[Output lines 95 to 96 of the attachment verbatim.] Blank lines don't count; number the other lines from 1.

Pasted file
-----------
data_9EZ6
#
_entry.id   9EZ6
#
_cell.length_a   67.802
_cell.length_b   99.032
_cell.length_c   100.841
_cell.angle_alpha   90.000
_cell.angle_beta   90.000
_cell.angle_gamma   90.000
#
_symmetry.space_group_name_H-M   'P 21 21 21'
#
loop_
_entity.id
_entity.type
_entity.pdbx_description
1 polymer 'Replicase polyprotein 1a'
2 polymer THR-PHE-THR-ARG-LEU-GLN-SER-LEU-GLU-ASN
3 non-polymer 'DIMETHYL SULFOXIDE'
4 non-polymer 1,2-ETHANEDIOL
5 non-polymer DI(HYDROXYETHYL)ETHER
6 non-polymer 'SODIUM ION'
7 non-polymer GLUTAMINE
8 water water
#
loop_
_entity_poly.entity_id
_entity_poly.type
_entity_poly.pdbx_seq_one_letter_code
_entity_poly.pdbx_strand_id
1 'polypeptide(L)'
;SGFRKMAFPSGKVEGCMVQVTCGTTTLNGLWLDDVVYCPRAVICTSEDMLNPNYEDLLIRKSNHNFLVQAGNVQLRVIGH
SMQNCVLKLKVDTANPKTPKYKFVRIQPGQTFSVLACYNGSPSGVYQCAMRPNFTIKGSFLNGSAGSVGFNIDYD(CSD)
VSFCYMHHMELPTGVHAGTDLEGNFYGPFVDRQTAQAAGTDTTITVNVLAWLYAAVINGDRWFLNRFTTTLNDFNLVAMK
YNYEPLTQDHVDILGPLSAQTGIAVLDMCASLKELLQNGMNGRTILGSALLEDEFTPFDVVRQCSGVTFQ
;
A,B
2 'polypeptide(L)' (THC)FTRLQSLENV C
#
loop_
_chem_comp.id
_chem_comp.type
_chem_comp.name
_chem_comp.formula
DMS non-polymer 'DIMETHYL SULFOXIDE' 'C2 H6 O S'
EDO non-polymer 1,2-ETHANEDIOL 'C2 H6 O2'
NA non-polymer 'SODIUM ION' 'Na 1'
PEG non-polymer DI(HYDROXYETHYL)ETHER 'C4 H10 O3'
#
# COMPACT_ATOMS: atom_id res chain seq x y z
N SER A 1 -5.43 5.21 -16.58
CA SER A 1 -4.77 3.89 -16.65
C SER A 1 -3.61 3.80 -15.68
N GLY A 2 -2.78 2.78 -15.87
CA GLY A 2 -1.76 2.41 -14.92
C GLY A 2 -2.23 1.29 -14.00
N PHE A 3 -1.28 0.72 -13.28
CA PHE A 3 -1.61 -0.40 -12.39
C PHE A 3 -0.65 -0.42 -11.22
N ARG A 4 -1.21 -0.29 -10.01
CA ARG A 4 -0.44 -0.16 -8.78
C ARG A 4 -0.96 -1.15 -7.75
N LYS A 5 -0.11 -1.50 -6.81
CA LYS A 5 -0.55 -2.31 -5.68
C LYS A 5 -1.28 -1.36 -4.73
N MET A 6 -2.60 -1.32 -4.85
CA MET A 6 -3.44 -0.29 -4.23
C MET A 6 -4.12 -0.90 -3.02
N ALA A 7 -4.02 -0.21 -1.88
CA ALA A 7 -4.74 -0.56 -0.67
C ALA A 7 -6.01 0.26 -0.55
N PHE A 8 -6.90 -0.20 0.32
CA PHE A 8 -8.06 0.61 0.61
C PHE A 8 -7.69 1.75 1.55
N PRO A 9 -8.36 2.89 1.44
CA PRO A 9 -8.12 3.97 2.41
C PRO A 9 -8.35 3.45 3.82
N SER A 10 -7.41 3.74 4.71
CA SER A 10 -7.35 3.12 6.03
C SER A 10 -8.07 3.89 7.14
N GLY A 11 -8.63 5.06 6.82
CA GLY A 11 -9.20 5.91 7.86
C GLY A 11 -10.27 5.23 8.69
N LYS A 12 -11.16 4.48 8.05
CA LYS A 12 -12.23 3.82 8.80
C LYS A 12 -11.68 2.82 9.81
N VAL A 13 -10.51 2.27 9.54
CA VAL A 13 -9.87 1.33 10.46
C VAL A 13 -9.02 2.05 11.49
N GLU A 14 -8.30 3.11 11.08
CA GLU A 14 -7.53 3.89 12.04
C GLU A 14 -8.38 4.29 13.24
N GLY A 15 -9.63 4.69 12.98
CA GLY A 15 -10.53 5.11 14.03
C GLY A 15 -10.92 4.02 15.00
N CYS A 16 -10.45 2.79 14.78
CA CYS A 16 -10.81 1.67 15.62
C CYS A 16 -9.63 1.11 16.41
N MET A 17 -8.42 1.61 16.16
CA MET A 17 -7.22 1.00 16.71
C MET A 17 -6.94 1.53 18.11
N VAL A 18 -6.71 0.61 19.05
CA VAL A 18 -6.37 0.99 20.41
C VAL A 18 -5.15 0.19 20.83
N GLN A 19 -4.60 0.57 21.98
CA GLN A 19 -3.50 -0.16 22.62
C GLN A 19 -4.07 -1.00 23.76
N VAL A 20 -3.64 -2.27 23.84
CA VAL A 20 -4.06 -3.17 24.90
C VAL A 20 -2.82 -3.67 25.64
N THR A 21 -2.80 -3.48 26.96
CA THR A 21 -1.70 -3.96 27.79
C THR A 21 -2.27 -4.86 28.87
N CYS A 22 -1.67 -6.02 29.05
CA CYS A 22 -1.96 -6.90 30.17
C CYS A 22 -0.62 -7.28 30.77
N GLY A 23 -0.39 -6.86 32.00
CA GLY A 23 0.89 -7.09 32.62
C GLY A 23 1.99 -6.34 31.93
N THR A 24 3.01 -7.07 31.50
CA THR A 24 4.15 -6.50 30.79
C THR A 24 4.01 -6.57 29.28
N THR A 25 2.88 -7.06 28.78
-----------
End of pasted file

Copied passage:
CA GLY A 15 -10.53 5.11 14.03
C GLY A 15 -10.92 4.02 15.00